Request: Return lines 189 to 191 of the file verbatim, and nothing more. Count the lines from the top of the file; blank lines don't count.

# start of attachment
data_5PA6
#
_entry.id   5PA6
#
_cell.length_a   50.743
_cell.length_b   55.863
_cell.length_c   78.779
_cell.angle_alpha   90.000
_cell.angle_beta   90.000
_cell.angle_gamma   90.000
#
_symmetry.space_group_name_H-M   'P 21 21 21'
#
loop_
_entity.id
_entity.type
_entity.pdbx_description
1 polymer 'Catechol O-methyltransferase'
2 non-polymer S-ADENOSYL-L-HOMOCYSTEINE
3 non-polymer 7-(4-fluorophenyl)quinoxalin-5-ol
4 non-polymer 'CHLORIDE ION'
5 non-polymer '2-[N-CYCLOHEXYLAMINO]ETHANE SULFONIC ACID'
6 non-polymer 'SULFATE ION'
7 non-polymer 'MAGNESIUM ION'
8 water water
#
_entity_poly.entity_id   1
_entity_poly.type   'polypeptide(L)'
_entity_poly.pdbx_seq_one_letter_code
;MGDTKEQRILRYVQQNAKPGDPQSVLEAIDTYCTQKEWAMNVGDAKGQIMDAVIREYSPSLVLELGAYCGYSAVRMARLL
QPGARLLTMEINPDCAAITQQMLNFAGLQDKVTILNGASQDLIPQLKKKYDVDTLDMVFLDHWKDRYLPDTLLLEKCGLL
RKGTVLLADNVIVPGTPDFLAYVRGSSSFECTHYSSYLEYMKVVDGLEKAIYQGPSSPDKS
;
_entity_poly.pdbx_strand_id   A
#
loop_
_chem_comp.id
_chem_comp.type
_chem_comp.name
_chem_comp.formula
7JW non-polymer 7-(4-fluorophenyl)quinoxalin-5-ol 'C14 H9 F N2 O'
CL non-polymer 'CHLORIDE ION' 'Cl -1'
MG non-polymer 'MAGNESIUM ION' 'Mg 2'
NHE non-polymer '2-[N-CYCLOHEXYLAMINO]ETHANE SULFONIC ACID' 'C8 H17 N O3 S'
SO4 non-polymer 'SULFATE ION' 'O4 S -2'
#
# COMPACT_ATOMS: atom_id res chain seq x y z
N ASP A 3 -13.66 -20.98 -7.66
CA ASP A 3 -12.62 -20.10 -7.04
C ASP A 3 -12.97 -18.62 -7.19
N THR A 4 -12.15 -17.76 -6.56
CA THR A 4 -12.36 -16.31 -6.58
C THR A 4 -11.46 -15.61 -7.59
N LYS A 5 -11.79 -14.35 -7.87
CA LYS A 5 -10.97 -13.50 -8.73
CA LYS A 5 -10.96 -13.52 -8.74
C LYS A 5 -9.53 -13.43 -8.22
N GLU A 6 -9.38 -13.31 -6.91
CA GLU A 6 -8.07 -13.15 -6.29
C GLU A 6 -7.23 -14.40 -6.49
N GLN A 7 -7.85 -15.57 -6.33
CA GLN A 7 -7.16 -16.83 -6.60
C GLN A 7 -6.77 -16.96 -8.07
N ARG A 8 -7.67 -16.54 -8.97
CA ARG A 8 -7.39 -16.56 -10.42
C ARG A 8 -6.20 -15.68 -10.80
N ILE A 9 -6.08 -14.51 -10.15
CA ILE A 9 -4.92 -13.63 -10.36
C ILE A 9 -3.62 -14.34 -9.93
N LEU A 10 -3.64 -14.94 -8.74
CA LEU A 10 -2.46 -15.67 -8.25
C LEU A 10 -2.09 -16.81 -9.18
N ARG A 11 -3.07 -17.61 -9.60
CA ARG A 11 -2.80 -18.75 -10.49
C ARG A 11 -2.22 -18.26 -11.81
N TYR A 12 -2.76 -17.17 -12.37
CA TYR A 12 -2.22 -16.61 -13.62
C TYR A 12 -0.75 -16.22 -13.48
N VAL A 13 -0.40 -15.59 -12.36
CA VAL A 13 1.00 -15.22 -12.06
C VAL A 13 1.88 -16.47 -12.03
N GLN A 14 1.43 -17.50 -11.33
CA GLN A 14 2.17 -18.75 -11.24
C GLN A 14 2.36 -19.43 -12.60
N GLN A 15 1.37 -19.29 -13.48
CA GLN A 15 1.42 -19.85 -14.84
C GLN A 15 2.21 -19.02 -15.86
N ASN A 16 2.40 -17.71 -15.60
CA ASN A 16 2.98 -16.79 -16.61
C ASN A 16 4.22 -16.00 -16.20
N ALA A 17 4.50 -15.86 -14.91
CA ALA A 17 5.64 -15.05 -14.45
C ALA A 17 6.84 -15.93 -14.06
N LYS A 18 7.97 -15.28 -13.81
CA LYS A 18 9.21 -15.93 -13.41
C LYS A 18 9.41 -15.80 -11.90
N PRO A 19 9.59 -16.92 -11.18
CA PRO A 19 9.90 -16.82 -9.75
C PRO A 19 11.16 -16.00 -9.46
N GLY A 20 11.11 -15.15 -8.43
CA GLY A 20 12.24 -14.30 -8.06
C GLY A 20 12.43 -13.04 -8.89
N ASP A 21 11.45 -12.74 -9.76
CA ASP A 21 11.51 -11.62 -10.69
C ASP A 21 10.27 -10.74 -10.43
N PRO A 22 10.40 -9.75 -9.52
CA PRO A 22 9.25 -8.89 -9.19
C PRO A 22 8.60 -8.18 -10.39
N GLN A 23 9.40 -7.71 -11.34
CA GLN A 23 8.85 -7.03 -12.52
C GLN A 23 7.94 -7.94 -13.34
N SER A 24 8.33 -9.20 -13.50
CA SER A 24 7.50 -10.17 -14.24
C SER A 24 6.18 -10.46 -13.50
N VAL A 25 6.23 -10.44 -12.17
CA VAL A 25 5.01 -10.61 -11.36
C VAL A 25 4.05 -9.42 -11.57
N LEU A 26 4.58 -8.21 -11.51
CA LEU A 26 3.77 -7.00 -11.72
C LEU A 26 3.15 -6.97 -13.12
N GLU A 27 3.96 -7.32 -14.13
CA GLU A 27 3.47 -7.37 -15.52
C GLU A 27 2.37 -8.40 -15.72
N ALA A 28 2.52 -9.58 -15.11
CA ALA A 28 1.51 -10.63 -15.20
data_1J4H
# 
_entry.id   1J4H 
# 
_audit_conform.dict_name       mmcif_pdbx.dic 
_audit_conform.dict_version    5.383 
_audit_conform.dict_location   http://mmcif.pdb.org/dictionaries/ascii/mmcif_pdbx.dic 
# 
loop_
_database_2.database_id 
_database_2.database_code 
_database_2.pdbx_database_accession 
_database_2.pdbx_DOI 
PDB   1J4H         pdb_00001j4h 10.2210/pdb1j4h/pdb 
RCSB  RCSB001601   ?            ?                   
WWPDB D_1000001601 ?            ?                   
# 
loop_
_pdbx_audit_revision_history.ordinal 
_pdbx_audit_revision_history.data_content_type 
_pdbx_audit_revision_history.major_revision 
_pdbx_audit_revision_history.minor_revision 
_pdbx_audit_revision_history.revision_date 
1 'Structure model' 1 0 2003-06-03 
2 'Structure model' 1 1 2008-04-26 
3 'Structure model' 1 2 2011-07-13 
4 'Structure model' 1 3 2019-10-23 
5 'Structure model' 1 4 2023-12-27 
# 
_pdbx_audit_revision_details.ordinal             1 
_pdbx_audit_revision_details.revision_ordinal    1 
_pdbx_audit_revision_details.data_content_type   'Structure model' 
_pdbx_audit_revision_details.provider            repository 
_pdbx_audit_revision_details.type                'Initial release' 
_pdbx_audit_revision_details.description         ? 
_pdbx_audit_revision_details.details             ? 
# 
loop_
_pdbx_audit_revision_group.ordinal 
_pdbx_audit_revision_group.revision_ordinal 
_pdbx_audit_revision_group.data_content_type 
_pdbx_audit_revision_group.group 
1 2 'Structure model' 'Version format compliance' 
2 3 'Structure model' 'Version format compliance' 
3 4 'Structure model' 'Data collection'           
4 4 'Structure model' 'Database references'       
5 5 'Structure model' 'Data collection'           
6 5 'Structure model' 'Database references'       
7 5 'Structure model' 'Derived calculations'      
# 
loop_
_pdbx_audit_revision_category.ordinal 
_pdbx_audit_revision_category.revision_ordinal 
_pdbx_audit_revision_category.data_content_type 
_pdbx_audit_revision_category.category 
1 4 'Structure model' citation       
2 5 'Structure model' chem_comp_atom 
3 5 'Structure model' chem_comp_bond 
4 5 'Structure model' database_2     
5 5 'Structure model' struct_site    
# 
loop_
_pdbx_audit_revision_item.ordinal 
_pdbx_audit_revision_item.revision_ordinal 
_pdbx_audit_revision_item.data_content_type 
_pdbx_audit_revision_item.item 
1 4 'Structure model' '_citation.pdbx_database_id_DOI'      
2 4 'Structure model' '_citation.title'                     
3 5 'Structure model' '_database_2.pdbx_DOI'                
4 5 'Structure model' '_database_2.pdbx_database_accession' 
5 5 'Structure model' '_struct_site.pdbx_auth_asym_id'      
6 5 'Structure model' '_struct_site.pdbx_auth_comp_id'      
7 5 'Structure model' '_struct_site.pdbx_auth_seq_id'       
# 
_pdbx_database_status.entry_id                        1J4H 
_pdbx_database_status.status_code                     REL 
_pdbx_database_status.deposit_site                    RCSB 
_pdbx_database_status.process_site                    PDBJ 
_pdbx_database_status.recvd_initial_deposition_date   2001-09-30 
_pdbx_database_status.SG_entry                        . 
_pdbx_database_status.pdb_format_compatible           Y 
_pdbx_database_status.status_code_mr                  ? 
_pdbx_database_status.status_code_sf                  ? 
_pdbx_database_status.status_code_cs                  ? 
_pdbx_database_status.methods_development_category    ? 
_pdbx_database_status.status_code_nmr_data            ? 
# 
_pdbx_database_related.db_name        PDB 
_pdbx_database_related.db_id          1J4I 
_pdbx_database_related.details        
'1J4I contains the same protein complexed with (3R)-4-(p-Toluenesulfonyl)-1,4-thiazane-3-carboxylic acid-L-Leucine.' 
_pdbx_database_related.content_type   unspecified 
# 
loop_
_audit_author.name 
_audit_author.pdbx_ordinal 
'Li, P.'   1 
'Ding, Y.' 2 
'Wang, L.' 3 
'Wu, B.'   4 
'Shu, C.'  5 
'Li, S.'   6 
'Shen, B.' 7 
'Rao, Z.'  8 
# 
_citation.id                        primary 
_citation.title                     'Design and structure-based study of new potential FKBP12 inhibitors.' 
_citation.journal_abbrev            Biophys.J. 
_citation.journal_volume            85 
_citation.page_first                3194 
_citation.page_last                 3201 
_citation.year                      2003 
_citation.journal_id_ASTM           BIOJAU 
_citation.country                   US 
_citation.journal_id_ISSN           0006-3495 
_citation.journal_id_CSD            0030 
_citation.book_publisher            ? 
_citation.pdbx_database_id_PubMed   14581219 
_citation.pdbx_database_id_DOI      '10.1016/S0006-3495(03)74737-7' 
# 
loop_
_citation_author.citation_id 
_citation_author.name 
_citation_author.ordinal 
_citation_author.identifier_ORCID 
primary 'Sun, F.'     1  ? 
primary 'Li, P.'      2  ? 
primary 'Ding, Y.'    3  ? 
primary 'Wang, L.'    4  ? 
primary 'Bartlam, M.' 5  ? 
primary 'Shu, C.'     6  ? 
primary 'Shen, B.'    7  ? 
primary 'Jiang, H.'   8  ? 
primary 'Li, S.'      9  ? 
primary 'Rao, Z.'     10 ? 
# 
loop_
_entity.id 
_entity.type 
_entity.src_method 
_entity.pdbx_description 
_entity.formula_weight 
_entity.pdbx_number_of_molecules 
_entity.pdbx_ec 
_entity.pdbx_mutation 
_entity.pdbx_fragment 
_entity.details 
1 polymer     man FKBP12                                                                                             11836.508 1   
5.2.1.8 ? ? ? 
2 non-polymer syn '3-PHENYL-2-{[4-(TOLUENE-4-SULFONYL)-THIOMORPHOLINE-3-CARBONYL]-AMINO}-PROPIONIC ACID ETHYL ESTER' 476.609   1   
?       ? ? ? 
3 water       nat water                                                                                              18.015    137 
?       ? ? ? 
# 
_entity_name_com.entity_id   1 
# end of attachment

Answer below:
_pdbx_audit_revision_item.revision_ordinal 
_pdbx_audit_revision_item.data_content_type 
_pdbx_audit_revision_item.item 